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as coming within “the purposes specified in Article XIIIA, Section 1(b) (3).” (Cal. Const., art. XIIIA, § 1, subd. (b)(3)(A); see § 15278, subd. (b).)4 Such project management costs may therefore be funded by Proposition 39 school bond proceeds unless the expenditures are specifically prohibited under the phrase “teacher and administrator salaries and other school operating expenses.” The “teacher and administrator salaries” in question are limited to those that qualify as “school operating expenses” because of the word “other” contained in the phrase.5 We believe that “school operating expenses” are those regular, ongoing, day-to-day costs associated with maintaining and operating a school. Among such expenses would be (1) the cost of managing the educational services provided, including the salaries of school administrators, and (2) the cost of providing instruction to students, including the salaries of teachers. (See 22 Ops.Cal.Atty.Gen. 105, 108 (1953) [school district’s normal operating expenses include purchase of supplies and payment of salaries of school administrators, teachers, and janitors].)6 We distinguish between routine, everyday school operating expenses and the narrow category of costs and salaries of concern here -- costs that arise only in connection with, and are incurred only for the duration of, construction projects authorized by a voter approved school bond measure. The latter expenses are not incurred in the school’s ordinary ongoing operation, but are instead an integral part of the construction process and “in the nature of an investment for the future.” As the court explained in Marin U. Junior College Dist. v. Gwinn (1930) 106 Cal.App. 12:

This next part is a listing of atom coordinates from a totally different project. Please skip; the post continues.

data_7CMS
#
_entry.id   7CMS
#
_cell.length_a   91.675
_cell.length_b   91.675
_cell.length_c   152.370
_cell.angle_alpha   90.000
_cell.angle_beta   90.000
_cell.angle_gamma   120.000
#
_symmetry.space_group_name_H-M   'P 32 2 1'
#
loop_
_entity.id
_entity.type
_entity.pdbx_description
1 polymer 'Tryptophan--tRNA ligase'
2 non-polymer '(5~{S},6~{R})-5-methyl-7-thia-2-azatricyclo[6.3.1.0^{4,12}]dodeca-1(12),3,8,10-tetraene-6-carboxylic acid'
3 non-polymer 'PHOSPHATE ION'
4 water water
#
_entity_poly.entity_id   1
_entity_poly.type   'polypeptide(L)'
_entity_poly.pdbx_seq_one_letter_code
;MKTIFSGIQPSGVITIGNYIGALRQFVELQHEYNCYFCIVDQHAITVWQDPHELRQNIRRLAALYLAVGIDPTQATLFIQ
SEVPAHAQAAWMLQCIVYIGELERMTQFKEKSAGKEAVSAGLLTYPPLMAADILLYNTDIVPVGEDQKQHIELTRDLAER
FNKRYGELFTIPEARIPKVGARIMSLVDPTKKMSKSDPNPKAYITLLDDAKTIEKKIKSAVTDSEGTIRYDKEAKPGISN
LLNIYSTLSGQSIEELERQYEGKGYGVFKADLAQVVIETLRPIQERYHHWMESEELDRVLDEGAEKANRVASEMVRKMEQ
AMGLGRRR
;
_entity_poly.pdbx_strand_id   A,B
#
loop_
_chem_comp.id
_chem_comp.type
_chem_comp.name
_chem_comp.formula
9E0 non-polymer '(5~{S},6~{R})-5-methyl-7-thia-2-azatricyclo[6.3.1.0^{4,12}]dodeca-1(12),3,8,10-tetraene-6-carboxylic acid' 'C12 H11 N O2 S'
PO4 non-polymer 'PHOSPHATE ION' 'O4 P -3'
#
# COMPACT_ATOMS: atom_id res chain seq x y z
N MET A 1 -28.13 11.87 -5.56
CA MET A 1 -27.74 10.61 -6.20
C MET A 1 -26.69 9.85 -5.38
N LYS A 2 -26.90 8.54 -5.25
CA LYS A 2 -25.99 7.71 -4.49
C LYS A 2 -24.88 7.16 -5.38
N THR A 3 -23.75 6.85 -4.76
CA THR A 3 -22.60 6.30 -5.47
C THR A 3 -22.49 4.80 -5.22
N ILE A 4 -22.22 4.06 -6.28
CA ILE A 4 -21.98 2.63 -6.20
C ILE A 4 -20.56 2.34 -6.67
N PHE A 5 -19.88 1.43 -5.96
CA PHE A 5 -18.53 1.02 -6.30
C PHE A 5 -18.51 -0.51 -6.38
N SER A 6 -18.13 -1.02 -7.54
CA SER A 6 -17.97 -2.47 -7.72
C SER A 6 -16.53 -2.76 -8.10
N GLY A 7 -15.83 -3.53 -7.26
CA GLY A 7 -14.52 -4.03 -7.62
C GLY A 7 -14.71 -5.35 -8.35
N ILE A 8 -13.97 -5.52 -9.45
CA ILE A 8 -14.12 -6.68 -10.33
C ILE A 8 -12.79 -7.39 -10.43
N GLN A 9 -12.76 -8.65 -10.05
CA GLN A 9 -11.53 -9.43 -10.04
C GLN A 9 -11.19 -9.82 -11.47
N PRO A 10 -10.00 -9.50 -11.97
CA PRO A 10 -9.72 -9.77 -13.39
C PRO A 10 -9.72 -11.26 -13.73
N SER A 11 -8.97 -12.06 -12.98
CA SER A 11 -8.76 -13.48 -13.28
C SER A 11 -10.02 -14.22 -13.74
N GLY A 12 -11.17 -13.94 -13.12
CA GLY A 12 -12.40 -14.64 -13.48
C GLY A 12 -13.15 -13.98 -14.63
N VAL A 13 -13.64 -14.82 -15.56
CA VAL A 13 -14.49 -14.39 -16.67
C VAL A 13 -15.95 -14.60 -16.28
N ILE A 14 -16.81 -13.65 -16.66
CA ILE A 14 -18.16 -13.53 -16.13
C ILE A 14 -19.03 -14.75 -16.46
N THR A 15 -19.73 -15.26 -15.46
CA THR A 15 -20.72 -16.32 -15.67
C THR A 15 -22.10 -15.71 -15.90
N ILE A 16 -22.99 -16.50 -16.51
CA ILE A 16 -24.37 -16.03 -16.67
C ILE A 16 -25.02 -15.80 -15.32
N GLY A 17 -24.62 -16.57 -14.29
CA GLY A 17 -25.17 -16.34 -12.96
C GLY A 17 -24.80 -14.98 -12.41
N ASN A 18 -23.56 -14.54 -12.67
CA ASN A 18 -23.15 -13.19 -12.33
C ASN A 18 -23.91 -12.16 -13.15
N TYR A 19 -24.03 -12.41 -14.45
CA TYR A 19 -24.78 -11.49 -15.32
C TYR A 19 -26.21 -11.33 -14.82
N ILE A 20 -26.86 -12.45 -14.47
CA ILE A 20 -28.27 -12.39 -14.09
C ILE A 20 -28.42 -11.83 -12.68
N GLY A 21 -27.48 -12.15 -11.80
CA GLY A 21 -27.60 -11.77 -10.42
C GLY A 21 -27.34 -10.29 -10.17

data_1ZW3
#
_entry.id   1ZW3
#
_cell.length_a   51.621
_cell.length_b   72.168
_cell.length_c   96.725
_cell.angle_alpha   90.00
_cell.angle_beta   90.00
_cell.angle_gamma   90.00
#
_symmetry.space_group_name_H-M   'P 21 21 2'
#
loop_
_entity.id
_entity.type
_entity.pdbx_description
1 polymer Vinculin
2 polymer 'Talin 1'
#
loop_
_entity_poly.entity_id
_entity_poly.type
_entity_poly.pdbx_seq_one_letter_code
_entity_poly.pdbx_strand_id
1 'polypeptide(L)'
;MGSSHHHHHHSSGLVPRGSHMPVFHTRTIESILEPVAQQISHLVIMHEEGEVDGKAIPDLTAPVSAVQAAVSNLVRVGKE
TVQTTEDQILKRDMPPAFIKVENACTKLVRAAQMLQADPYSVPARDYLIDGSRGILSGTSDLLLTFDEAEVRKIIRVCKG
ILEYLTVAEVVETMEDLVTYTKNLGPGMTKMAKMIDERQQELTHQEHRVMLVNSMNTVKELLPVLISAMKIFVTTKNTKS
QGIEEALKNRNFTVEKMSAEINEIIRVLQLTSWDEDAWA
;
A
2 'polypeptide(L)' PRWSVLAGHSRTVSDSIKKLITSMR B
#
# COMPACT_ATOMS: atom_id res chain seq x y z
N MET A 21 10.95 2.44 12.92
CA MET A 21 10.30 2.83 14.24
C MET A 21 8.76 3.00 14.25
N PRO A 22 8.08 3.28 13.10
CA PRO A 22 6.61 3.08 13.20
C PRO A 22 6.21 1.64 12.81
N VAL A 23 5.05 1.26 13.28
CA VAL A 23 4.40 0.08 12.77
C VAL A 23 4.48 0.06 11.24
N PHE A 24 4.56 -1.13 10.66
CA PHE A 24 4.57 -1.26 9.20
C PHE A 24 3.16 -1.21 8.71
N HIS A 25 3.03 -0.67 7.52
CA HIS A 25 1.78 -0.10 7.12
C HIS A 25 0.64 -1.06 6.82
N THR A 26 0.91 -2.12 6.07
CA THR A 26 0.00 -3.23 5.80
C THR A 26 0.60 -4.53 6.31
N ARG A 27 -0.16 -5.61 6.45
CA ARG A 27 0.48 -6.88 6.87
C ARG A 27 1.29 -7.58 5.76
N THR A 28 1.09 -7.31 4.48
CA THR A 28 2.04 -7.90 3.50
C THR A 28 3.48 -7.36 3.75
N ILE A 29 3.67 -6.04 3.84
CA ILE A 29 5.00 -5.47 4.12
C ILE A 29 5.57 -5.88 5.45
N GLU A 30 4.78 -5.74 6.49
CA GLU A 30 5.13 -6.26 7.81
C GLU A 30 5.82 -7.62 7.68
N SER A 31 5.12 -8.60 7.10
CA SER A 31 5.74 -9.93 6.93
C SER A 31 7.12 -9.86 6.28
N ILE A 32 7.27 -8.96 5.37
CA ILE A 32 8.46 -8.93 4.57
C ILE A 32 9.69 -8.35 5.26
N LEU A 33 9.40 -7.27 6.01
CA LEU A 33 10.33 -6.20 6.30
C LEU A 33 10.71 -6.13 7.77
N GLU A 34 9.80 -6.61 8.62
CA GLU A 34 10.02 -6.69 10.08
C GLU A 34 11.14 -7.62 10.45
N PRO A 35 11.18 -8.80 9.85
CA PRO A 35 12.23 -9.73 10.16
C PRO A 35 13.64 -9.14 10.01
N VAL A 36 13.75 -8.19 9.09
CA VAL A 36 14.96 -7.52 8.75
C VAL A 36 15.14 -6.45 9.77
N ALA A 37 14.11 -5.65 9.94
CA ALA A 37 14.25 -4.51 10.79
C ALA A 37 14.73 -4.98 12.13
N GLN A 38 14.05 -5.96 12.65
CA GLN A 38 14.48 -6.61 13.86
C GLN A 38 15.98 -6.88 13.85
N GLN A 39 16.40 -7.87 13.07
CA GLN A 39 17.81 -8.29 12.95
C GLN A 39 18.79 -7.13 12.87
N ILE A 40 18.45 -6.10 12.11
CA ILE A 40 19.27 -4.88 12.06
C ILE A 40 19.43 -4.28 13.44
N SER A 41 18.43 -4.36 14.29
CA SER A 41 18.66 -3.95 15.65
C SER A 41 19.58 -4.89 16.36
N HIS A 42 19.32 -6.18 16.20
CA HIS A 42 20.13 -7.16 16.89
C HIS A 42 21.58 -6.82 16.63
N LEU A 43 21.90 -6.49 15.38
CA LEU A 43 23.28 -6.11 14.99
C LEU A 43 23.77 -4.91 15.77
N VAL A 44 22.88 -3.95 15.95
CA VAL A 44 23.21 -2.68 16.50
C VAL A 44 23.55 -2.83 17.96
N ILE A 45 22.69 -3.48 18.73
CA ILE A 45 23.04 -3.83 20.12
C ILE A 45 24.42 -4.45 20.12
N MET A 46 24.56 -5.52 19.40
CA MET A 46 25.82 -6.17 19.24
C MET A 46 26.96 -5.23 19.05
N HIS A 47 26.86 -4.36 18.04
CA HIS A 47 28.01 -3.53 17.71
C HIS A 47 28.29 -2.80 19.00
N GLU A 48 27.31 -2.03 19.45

“For years the legislature has recognized the well-established economic

To the extent the management services consist of onsite assessment of technical matters involving, for example, design, materials, building standards, or workmanship, a project manager may be required to be licensed and have experience in the particular subject area. (Cf. Gov. Code, §§ 4525-4529.5; 78 Ops.Cal.Atty.Gen. 48, supra; 57 Ops.Cal.Atty.Gen. 421 (1974).) In interpreting the constitutional language added by Proposition 39, “our paramount task is to ascertain the intent of those who enacted it. [Citation.]” (Thompson v. Department of Corrections (2001) 25 Cal.4th 117, 122.) In determining that intent, we “look first to the language of the constitutional text, giving the words their ordinary meaning.” (Leone v. Medical Board (2000) 22 Cal.4th 660, 665.) “ ‘A constitutional amendment should be construed in accordance with the natural and ordinary meaning of its words. [Citation.]’ ” (Hi-Voltage Wire Works, Inc. v. City of San Jose (2000) 24 Cal.4th 537, 559.) We read Proposition 39’s use of the term “teacher . . . salaries” as meaning salaries for teaching, thus corresponding with “salaries of classroom teachers” as defined for school accounting purposes in section 41011. Appropriate definitions of “teacher” and “administrative employee” are contained in section 41401.